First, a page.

The rapid pace with which we produce new technology means that new industries are created every day, providing ample opportunity for young entrepreneurs to get in on the ground floor. But the paradox of choice can be problem, as the question becomes where to turn and how you should begin.
To simplify your research, here are five areas gathering steam:
1. 3D printing
With the 3D market projected to hit $4.5 billion by 2018, the industry is just ramping up. London-based Makielab developed an innovative system that combines 3D modeling, smartphones and 3D printers to enable kids to build their own toys. MakerBot Industries recently opened up a 50,000 square-foot factory in Brooklyn and just got acquired by competitor Stratasys for $403 million. NASA is sending a 3D printer to space. And then there is Modern Meadow, the company behind 3D-meat printing. With a machine that builds any shape imaginable, 3D printing is screaming endless possibilities.
2. Alternate reality games
Alternate reality games are real-life games built around a digital framework where players use their physical space as a digital playground. Apps like Facebooks Check In and Foursquare encourage users to announce their arrival at various hotspots by gamifying their daily routine. A narrative-driven exploration app, Ingress, turns urban exploration into a spy-fiction cold war between its players. The current market of gamification is at $421 million and is expected to jump to $5.5 billion by 2018, according to a report by Markets and Markets. And with smartphones connected to everybody's hip, it is the perfect tool to gamify everyday tasks.
Narratives are different now. With social media becoming a more viable way of gathering information, sites like Branch and Storify are turning posts, tweets and pics into their own story, creating richer and shareable content.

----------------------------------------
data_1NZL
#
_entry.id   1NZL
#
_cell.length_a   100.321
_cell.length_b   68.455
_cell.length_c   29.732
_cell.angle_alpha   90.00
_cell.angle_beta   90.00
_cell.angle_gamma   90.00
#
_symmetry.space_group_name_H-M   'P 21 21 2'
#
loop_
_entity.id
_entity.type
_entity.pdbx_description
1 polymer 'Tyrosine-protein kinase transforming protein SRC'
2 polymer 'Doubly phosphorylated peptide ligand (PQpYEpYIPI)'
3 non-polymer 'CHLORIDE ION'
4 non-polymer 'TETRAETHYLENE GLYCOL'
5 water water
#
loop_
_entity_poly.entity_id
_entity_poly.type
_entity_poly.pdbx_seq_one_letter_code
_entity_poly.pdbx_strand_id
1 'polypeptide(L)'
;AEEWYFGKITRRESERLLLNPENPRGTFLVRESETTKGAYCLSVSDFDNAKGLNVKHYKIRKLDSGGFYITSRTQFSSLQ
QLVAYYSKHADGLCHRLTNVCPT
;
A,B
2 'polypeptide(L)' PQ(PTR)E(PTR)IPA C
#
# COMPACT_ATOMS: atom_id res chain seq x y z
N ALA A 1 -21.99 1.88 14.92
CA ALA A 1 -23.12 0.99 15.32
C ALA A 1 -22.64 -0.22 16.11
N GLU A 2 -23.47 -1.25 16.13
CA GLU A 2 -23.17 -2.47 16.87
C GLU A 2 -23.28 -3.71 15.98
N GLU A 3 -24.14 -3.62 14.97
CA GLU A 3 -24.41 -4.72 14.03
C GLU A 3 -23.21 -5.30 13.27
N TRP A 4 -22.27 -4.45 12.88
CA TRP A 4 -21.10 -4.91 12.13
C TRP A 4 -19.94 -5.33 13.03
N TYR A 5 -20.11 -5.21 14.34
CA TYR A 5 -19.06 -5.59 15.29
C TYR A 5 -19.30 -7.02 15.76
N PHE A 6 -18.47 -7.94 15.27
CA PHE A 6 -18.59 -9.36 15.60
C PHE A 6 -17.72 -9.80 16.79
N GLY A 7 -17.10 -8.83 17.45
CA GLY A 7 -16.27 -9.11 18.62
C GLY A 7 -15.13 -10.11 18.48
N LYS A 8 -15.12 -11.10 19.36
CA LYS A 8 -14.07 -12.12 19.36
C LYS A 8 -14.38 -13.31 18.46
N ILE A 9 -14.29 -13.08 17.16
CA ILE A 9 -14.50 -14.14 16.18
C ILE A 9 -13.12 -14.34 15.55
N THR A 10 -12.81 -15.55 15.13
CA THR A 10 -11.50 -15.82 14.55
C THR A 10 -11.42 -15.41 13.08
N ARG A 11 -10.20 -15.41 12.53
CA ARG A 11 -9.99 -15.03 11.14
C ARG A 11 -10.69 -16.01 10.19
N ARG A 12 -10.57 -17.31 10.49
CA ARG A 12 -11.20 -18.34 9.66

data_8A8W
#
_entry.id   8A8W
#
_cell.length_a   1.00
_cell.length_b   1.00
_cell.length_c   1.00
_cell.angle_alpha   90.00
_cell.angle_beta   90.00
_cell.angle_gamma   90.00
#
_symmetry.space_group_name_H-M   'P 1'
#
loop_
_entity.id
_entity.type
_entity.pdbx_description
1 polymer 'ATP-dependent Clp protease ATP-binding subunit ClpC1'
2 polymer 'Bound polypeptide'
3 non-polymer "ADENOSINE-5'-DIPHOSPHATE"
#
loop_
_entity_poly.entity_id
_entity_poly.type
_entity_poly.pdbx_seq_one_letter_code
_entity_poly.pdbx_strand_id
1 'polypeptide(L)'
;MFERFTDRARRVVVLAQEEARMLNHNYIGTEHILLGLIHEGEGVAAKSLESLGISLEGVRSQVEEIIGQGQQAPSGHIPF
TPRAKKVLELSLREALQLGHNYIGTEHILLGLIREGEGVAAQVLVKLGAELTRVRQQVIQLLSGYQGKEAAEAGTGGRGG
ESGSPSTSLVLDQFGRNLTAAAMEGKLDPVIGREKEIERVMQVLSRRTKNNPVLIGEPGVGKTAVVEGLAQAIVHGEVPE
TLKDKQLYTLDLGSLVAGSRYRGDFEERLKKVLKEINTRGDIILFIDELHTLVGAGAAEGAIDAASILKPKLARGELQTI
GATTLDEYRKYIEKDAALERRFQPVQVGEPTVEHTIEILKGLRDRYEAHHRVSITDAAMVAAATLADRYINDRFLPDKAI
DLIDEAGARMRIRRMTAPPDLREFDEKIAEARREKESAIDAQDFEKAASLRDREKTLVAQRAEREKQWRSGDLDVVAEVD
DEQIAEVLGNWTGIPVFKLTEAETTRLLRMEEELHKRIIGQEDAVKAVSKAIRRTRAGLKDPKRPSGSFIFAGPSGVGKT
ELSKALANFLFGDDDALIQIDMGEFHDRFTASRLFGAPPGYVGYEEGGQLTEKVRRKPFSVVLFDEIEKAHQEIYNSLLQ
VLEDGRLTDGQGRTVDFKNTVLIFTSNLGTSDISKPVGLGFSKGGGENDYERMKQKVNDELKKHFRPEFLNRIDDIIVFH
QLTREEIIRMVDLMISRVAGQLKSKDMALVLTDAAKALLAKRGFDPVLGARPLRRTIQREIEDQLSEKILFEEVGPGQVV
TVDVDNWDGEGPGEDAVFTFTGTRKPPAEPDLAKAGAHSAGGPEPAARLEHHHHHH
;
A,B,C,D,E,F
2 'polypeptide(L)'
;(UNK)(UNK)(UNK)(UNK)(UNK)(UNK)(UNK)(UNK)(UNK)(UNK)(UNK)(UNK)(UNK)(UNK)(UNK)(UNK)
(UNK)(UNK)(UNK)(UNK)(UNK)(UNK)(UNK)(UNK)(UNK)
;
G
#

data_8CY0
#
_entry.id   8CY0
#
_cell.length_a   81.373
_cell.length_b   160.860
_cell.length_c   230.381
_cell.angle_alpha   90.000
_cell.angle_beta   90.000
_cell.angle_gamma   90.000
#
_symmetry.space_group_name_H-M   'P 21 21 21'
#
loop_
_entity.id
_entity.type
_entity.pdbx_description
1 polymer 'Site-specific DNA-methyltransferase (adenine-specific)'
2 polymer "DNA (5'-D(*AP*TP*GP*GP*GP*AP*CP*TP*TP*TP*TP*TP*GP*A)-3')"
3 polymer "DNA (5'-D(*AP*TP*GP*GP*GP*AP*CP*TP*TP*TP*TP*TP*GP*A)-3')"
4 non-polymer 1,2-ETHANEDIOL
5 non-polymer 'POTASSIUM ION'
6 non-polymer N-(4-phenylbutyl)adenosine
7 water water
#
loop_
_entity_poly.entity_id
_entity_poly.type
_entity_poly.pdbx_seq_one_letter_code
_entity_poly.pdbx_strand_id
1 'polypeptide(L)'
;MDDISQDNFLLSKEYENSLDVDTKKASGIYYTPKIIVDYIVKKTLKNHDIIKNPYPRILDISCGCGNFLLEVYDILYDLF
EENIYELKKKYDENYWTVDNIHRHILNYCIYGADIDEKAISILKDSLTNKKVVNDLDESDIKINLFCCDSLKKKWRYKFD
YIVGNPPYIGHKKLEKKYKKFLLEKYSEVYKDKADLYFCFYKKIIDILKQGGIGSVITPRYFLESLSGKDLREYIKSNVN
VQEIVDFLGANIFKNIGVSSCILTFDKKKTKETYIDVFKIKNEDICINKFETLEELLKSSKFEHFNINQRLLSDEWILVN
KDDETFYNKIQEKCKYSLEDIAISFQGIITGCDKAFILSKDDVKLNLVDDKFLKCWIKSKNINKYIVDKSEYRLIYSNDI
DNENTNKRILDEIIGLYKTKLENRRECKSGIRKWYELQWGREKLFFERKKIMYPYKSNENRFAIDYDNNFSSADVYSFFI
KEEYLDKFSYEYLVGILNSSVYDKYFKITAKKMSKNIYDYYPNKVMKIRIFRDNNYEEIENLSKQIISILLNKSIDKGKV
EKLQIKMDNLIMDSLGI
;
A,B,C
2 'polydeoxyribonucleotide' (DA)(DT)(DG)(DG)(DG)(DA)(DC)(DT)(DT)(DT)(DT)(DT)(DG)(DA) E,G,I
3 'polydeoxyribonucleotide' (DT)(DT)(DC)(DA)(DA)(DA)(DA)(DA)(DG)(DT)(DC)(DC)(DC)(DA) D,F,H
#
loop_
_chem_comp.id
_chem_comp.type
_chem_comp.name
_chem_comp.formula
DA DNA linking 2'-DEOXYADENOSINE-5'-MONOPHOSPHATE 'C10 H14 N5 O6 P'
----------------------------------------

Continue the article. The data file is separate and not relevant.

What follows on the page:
Video is also evolving. Netflix decided that their original programming no longer needs the serial format and have implemented a supposed nonlinear layout for the latest season of Arrested Development. And sites like YouTube and Vimeo are making it easy for anyone to upload their video narratives.
Then, there's Literature. Recently, Amazon announced it will be launching Kindle Worlds, a service that allows writers to publish fiction inspired by well-known books and television series, like Gossip Girl. If storytelling is your strong suit, now is the time to act on it.
4. Niche social media
Facebook remains the powerhouse but other more-niche social media sites like Pack and Foodie are quickly catching up. With people sharing everything online, connecting to others across social networks and privacy becoming a gray area, data is becoming a huge market -- especially for advertisers. Innovation needs to tap into social media's multi-billion dollar empire and provide tools to connect user information with marketers.
5. Wearable Technology
Google Glass and smartwatches are on the forefront of wearable technology, spurring products to supplement these devices and next generation innovation. Products like Basis track your heart rate and provide real-time suggestions on making your lifestyle just a little healthier. Human Media Lab recently developed a prototype for a shape-changing smartphone by using a thin, flexible material that houses the phones guts.
What do you think the biggest game-changing gadget will be in the next 10 years? Let us know with a comment.